When people ask me what I do and I say I’m in public relations I get mixed response.  Some people think I’m a professional socialite that throws parties for clients ala Samantha on “Sex and the City.”  Others think I sit at my desk all day writing press releases and sending them out to media outlets.  Then there are those that don’t even venture to guess what’s in a day’s work for me.  To be honest, sometimes we do throw parties, or more accurately, plan a variety of events.  And yes, we write press releases and send them out to the media to gain news coverage for clients.  But the true heart of what we do is storytelling. 

Growing up I was always the talker, and if you know me now you’re aware that’s still the case.  But there are stories to be told and I enjoy doing so.  Frankly, everyone that works in public relations should enjoy telling stories, and if they don’t they may be in the wrong field.  We learn as much as we can about our clients, the environment they’re operating in and their clientele or audience so we can tell their story—share it with the world. 

When you’re talking stories and media it’s easy to visualize the article in the newspaper or the two-minute segment on the news.  And yes, that’s something we like to see. But the story we share goes way beyond. Our job is provide information while also shaping the way the public perceives the client.  For example, what is Nevada Silver Trails?  Well, we can easily say that it’s a 38,000-acre section in the south-central third of Nevada that includes more than 20 towns and several state parks.  We can also tell you about the territory’s special events, activities and attractions.  But the real story is that a visit to Nevada Silver Trails can change your life.  It’s an opportunity to experience a landscape like you’ve never seen or reconnect with yourself through adventurous activities or complete solitude.  We talk about the people, places and history you’ll encounter that makes Nevada Silver Trails more than just a boundary on a map or a sentence in a guidebook.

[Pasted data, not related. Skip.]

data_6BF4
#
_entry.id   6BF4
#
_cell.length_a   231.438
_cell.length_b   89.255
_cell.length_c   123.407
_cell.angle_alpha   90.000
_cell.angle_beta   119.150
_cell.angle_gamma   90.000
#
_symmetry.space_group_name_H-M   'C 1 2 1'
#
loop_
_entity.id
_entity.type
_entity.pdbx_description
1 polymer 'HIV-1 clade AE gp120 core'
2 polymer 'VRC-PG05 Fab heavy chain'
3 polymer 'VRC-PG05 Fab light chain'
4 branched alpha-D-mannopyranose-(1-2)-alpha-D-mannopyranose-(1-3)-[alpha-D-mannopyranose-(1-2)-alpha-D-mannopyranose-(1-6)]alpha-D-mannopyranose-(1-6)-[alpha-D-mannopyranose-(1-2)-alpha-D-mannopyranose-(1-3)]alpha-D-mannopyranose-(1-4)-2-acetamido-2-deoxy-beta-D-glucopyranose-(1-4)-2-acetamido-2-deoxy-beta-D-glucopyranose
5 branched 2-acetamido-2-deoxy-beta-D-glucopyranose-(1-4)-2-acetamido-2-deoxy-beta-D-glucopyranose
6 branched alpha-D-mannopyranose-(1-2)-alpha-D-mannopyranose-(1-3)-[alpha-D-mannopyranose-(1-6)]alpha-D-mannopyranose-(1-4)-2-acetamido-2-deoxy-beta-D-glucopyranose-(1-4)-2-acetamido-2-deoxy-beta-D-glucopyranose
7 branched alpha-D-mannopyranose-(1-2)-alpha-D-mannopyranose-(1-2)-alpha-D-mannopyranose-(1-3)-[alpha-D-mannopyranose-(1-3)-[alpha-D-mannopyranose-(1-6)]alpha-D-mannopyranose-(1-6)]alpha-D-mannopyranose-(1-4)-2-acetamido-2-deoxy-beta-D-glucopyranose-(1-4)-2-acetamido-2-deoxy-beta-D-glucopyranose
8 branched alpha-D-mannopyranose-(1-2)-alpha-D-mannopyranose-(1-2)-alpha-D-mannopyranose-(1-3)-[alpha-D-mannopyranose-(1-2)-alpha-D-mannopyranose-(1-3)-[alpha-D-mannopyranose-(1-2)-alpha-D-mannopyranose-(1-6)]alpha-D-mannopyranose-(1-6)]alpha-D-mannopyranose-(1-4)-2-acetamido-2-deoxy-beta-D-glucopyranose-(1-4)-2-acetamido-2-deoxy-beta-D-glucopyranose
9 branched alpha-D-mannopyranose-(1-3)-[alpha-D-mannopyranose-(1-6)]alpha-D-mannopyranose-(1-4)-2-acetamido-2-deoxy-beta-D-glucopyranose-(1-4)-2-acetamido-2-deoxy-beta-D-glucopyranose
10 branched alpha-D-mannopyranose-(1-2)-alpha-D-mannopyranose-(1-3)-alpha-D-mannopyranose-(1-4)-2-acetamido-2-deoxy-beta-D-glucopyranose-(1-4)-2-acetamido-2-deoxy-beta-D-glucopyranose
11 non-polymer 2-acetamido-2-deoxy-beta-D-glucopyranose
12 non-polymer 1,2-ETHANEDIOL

And once we share that story, the one that goes beyond facts and delves into the heart of who or what a client is, we pass the torch.  It’s then time for those who’ve listened to enjoy that experience then share their own story. 

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